Yep

Until I posted this story last week with real RAM usage [slashdot.org] in a browser showdown, the lie will keep being repeated and modded up by moderators.

I just got tired of seeing the same comments over and over again which were valid with FF 3.0 and certainly 4.0 and 5.0, but not true anymore. I am glad to see moderators now mod down these comments. I would suggest the grandparent upgrade beyond 3.6 to ESR 10 which has memory improvements or use IE if he is at work and has only 1 gig of ram on his work machine.

I have never seen these memory leaks. At least not recently but I admit I only just started warming up to FF again after 4 came out. It had a lot of issues all last year.

Love firebug, hate firebug (1)

EmperorOfCanada (1332175) | about 2 years ago | (#40614721)

Firebug just works but I have always had the feeling that it is hard on my browser.
If chrome would get a better debugger then bye bye firefox though.

Feature better targeted at Seamonkey (2)

k(wi)r(kipedia) (2648849) | about 2 years ago | (#40614837)

Really, if developers are the audience why not just farm out this feature to the Seamonkey [seamonkey-project.org] communication suite, the direct descendant of the Mozilla kitchensink browser + email client + HTML editor, etc. Wasn't the goal of Firefox to become the original speed browser by throwing out all the non-web features of the Mozilla dinosaur?

Re:Feature better targeted at Seamonkey (1)

Millennium (2451) | about 2 years ago | (#40614971)

This is all true as far as it goes, but a large part of the point of a browser is to run code (in this case HTML, CSS, and JavaScript). Any environment that runs code is, at some point, going to have code written for it: this is, after all, the point of the exercise.

The people writing that code need tools to debug it, and so including said tools does not constitute bloat: there's a bona fide need here.

F-15 (0)

Anonymous Coward | about 2 years ago | (#40614887)

I look forward to debugging an F-15.

Re: (0)

Anonymous Coward | about 2 years ago | (#40615193)

Great, now FF will tell me that the Flash plug-in has crashed in a fraction of the time it does now...

Re: (0)

Anonymous Coward | about 2 years ago | (#40619127)

as it should. mozilla does not make flash - adobe does

Websocket support? (0)

Anonymous Coward | about 2 years ago | (#40617233)

Hi

I have not seen any Websocket support? It would be nice to see Websocket messages like normal http request in the debugger.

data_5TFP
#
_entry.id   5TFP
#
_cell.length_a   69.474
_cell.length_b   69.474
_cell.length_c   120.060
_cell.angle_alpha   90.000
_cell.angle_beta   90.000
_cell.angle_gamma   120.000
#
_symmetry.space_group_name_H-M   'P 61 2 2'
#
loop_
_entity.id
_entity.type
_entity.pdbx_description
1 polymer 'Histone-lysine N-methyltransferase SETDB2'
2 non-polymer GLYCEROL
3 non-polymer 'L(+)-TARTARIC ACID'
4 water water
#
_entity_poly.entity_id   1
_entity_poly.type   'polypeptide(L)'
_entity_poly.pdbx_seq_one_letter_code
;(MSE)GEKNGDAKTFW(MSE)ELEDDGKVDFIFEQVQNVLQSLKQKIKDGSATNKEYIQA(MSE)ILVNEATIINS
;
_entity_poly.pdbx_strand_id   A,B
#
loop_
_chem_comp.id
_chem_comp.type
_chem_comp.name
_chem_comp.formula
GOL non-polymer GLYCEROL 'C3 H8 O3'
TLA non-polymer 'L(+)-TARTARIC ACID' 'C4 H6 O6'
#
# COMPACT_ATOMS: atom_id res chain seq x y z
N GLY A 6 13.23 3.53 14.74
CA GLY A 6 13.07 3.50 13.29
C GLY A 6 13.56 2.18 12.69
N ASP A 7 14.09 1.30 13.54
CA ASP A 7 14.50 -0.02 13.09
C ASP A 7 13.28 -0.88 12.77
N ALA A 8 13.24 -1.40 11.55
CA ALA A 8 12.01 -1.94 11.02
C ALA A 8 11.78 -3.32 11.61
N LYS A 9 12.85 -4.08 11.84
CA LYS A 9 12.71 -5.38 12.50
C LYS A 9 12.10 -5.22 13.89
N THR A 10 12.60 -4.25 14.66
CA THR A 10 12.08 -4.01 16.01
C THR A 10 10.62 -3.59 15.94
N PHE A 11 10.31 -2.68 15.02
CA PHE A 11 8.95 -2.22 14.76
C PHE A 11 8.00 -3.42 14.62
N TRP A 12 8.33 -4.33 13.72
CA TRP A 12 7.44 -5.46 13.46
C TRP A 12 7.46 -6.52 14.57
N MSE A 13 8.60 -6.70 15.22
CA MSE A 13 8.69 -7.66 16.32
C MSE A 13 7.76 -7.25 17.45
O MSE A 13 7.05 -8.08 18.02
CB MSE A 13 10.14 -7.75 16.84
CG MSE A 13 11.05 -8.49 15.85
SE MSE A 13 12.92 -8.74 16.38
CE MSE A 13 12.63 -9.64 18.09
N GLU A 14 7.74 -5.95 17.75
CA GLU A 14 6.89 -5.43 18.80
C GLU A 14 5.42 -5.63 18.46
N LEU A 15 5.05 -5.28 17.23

Please

I primarily use Safari on Windows (1)

LocalH (28506) | about 2 years ago | (#40617529)

Why? Because it's the only browser that doesn't use Microsoft's screwy font rendering. I know I could run gdi++ to get that system wide, but I prefer hooking OS calls as little as necessary. DirectWrite rendering is better due to subpixel glyph positioning, but it's still too aggressive in hammering the glyphs to the pixel grid for my taste.

Yes, I put up with the other Safari annoyances because the me, the most important function of a web browser is displaying comfortably-readable text, and for me Apple's algorithm wins out big over Microsoft's. Even on a 109dpi screen, Safari is easier on my eyes. Looking forward to high-DPI screens, when I hope that hinted rendering will eventually die out as screen resolution approaches that of the printed page.

Firefox has gotten a lot better over the years, however. Been running Nightly since right around the time when they changed their development schedule, and I'm happy with how the performance and memory usage has improved over that time. If they'd offer options to disable hinted fonts (even if it caused a slight performance hit due to not using accelerated font rendering), I'd switch back completely.

Re:I primarily use Safari on Windows (1)

Billly Gates (198444) | about 2 years ago | (#40618899)

Which version of Windows do you run? I set FF and Chrome to use Windows fonts because I like how IE 9 looked and hated the fact the fonts do not look as good as Windows apps. Exact opposite.

Did you enable GPU acceleration? I do that with Chrome and FF so maybe this will turn on or off the directwrite portion as FF does only partial hardware acceleration.

Yay? (1)

fahrbot-bot (874524) | about 2 years ago | (#40618309)

... run just as fast with debugging enabled as without ... and the debugger can attach to remote processes ...

Yay Firefox 15! With two new better things that I and most people will never use. And that attaching to a remote process thing - wow. Always never wanted to do *that*. No security worries there.

I just hope its CPU usage is better (1)

Culture20 (968837) | about 2 years ago | (#40619399)

FF13 is constantly using 60% or more CPU on all my machines, even with just an about:blank open.